"I used to joke with friends, whenever they complained about their jobs, that they should just quit and start a coffee shop," Bone says. "Because we need a coffee shop in Kansas City, Kansas. But now I'm the one opening it."
Bone, who is in her 30s, intends to open her nonprofit, social-mission coffee shop in downtown KCK in the spring. She has been working on her idea - using on-the-job learning to help break cyclical poverty among disadvantaged kids - since she left her position as a special-education teacher at the Derrick Thomas Academy last April.
"I wasn't able to do everything that I wanted to do," Bone says of her three years at the charter school. "There are so many demands as a teacher that I just didn't have the chance to help these kids in the way I wanted to."
The way she wants to help involves a three-step employment-training program, designed to last from six months to a year (depending on the needs of a given participant), with the coffee shop at its center. Potential employees, between the ages of 16 and 25, will start as volunteers: sweeping, cleaning and learning social skills. She'll assess the students' abilities and move them to paid employment as they progress. The final phase would help A Cup on the Hill's young workers find employment elsewhere in the community.
"This is about empowering our disadvantaged youth," Bone says. "It's about having a place where they can become real, productive members of society."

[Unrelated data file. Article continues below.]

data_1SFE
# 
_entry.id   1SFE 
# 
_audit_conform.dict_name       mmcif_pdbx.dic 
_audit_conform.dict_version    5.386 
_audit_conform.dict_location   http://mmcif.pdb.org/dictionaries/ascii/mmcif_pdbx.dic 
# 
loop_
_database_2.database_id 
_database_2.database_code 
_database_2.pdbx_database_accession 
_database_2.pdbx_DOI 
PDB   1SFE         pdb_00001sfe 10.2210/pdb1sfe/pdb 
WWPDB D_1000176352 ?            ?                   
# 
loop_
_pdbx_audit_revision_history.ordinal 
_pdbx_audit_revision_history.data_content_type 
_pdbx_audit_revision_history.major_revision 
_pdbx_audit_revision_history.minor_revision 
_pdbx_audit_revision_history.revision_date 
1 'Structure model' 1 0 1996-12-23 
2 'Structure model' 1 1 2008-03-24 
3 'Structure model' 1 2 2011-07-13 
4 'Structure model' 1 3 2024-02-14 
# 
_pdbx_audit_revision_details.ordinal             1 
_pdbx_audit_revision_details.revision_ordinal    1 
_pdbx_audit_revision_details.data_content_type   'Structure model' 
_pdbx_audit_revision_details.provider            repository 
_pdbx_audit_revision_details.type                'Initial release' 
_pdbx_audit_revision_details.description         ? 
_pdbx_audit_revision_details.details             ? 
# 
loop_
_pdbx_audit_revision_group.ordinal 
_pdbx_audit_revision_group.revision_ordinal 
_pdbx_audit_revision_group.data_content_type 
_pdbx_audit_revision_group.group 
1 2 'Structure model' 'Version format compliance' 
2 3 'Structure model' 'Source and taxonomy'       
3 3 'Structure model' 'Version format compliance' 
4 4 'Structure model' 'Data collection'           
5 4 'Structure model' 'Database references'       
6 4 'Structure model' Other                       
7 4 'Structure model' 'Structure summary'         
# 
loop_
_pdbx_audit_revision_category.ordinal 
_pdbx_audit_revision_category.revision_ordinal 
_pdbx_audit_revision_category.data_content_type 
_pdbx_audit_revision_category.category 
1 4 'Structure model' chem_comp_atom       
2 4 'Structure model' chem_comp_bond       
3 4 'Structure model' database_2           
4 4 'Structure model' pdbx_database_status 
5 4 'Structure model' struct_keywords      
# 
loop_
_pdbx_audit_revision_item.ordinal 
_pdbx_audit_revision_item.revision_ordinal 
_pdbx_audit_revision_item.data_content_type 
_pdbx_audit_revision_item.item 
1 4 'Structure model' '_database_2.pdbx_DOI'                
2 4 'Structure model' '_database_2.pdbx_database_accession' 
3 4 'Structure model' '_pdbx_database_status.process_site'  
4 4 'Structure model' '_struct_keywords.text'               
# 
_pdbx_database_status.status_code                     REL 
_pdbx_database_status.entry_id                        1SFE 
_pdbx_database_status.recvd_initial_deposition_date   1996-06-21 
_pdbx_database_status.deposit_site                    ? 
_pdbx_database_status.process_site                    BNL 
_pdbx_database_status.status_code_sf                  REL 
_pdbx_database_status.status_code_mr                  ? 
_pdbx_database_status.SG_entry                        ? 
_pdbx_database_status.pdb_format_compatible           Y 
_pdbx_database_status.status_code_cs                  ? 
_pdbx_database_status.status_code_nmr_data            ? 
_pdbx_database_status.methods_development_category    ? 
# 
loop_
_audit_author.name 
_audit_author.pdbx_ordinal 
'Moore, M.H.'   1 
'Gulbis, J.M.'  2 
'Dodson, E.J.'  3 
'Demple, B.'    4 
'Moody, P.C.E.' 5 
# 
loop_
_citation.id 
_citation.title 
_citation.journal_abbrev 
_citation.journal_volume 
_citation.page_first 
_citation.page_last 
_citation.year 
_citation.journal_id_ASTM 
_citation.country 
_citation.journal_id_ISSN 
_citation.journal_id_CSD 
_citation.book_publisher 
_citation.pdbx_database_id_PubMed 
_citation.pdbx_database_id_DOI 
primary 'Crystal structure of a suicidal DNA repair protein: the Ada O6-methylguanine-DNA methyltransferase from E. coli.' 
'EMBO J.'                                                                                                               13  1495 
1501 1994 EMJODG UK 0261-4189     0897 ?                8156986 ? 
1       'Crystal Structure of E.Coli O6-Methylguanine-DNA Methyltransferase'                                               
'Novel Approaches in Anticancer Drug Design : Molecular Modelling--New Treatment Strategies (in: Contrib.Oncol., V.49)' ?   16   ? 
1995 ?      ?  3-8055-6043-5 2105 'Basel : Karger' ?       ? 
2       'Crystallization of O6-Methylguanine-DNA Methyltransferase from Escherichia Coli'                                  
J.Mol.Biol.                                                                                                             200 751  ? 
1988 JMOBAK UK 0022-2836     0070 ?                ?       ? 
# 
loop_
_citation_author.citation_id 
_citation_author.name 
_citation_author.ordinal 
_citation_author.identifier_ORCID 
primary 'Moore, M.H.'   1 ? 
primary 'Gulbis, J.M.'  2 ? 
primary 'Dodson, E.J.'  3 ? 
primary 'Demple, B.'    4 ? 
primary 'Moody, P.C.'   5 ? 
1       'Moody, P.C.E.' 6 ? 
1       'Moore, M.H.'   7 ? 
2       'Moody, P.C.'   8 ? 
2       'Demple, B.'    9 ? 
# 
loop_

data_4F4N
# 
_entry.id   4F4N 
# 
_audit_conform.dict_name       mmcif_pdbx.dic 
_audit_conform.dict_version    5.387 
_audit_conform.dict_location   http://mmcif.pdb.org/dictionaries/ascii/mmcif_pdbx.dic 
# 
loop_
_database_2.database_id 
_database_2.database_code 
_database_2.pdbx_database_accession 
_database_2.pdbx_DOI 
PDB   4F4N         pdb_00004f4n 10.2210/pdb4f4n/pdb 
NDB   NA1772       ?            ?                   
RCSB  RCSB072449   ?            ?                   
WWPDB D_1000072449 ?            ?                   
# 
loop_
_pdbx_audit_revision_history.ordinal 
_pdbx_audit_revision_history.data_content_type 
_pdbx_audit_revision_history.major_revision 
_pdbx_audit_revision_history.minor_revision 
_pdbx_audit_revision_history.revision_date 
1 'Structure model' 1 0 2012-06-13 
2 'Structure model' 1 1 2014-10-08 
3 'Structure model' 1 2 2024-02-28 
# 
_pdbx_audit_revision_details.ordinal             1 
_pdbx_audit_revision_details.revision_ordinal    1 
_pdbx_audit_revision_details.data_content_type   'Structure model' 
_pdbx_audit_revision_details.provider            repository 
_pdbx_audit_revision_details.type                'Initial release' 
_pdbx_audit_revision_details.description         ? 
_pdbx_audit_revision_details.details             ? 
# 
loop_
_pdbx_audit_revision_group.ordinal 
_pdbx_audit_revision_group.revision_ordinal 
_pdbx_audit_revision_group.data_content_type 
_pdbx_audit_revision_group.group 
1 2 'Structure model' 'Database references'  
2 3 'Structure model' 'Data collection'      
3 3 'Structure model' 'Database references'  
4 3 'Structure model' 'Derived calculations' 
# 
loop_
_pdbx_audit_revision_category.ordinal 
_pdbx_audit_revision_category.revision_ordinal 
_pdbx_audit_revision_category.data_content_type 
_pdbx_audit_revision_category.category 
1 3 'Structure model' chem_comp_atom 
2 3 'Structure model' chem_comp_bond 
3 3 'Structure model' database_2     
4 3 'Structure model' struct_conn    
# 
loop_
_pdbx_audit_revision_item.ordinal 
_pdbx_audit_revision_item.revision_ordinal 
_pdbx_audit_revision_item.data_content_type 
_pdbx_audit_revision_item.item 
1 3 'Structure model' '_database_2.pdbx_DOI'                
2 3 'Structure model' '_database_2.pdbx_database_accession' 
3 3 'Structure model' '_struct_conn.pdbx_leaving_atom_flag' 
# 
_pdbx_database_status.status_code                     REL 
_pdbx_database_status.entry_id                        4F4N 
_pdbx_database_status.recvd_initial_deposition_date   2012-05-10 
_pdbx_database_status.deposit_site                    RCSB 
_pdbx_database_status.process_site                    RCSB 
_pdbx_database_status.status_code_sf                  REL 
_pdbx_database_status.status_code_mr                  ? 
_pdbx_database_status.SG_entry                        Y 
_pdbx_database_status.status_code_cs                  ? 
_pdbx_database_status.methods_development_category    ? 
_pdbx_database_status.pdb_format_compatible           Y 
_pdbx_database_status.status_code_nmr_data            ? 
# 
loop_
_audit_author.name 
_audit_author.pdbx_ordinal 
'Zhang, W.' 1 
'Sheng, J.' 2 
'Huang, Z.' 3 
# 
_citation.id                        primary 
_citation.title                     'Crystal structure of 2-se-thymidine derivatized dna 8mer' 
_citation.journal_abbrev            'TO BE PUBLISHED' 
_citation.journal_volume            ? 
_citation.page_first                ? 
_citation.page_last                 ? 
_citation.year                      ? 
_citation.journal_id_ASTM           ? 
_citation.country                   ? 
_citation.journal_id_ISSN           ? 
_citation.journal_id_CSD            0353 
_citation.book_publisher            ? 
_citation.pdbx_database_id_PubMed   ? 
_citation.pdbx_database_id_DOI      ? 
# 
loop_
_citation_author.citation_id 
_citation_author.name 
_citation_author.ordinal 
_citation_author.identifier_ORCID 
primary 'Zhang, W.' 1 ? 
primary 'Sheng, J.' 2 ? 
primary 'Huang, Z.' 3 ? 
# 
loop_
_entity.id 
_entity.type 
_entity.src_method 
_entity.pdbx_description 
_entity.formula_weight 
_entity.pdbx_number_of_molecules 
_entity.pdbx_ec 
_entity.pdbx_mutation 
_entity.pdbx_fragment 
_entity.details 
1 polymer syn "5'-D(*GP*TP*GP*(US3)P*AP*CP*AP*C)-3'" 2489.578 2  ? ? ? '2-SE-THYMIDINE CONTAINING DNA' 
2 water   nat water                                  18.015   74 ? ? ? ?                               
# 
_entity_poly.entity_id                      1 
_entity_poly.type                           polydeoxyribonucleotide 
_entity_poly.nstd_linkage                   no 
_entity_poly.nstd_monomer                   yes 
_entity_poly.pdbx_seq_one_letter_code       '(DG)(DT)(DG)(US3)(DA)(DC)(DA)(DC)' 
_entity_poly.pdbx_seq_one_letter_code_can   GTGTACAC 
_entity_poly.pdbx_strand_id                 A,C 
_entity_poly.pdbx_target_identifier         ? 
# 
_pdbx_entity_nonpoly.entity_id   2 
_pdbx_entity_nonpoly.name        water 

Bone, who lives in KCK with her husband, Lennon Bone (the drummer for Ha Ha Tonka), says she grew up poor in Erie, Pennsylvania, and still remembers what her first job - sweeping floors and holding lights at a photo studio - meant to her as a teenager.
"It was the opportunity to not only make money but see people who I thought had money and be in that world for a little while," she says. "I just want to give people the same opportunity to let them see how they fit into the world."
The main room in the coffee shop may double as a gallery, displaying work from local artists. In the shop's office space, mentors will work with teenagers on job-interview skills and résumé writing. Bone sees A Cup developing in a fashion similar to that of Fresh Grounds, the St. Paul, Minnesota, nonprofit coffeehouse that provides work training for formerly homeless youth.
"I love coffee," Bone says. "But this isn't just about the coffee. People come to a coffee shop to have a conversation. It's a place to build a community."
And she believes that starts with local goods. She plans to use Royal Drummer Gourmet Coffees, one of the products from KCK roaster Action Coffee Services. The coffee menu has been designed to feature a range of preparations, including drip, espresso, pour-over and Turkish. Bone says she'll throw a tasting party a month before the joint opens, so she can finalize which blends to stock.
"We want to invite the neighborhood in to tell us what they want," she says.
In addition to coffee, Bone wants to serve a small, rotating menu of entrées - she points to YJ's Snack Bar as a model - with sensitivity to gluten-free and vegan diets. And she has her eyes on a baked good that used to be a neighborhood staple.
"It's time to bring povitica back to Strawberry Hill," Bone says.
In talks to lease a space just outside the Strawberry Hill neighborhood, she also has secured fiscal sponsorship from the Young World Foundation, a Kansas City, Missouri, 501(c)3 organization that focuses on youth leadership and philanthropy. Bone is the vice president of that nonprofit, and its president, Debrina Wright, serves as A Cup on the Hill's secretary.
"I think we can help my neighborhood and these kids," Bone says. "We just have to start talking."
She's free for a cup of coffee any day.